"Is the IOC only interested in power and money and politics? Did they forget that they are supposed to promote peace, brotherhood and fair play?" she asked. "Shame on you IOC, because you have forsaken 11 members of the Olympic family. You are discriminating against them only because they are Israelis and Jews…You owe it to them.”
She added: "We will not stop our battle to have a moment of silence for the victims at the Olympics opening ceremonies, all the more so after they dedicated a moment of silence to the British victims of terror at last week's opening ceremony. The more the Olympics Committee entrenches itself in its refusal, the more we will struggle."
Ilana Romano—also a Munich 11 widow and a vocal partner in the minute of silence campaign—told Rogge from the podium: “Today, you submitted to terrorism…You will be written down on the pages of history as a former athlete who became a president who violated the Olympic charter that calls for brotherhood, friendship and peace.”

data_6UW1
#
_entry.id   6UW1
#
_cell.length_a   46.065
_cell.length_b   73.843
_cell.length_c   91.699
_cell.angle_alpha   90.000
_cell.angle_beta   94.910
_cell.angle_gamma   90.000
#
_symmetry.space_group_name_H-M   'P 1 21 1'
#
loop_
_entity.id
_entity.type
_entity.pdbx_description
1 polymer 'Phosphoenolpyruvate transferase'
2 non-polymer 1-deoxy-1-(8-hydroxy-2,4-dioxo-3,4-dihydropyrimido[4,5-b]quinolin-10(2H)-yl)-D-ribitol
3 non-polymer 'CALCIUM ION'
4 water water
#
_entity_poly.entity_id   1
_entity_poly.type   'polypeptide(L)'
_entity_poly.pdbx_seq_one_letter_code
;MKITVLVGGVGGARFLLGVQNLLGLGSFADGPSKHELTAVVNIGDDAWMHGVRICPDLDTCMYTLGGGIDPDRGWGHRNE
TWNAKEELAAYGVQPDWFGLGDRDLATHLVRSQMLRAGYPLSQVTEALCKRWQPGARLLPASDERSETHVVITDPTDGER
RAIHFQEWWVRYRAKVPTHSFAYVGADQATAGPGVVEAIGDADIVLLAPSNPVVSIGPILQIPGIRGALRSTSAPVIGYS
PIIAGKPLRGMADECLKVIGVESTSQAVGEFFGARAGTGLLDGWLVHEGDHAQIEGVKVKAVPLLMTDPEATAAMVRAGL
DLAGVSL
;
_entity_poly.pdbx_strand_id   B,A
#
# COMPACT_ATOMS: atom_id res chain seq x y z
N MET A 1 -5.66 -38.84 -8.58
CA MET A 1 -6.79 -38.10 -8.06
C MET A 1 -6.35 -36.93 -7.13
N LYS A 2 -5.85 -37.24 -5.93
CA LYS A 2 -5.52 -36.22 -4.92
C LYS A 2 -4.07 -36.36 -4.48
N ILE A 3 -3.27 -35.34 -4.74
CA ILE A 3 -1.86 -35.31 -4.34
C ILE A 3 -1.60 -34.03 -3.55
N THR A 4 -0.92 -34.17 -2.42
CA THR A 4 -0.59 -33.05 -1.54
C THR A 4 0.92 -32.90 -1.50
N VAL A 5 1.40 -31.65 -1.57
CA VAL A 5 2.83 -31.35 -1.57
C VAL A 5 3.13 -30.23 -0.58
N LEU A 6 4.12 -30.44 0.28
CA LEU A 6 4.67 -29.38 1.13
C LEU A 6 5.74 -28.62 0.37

She added: “I will never forget that moment when I hugged [my children], and I could see their lips trembling and their eyes welling up and one question in their mouth: ‘Mom, will dad never come back?’ I answered in tears: ‘Correct.’”
Romano also spoke about an interaction she had with Rogge, when she asked him privately if he would have “kept quiet” had the murdered athletes been from another nation. The widow said Rogge responded that it was a “very difficult question,” a response that “hurt and offended” her. “One could feel the discrimination in the air,” she said.
Rogge himself took to the stage, issuing a brief statement that was met with polite, yet quiet, applause.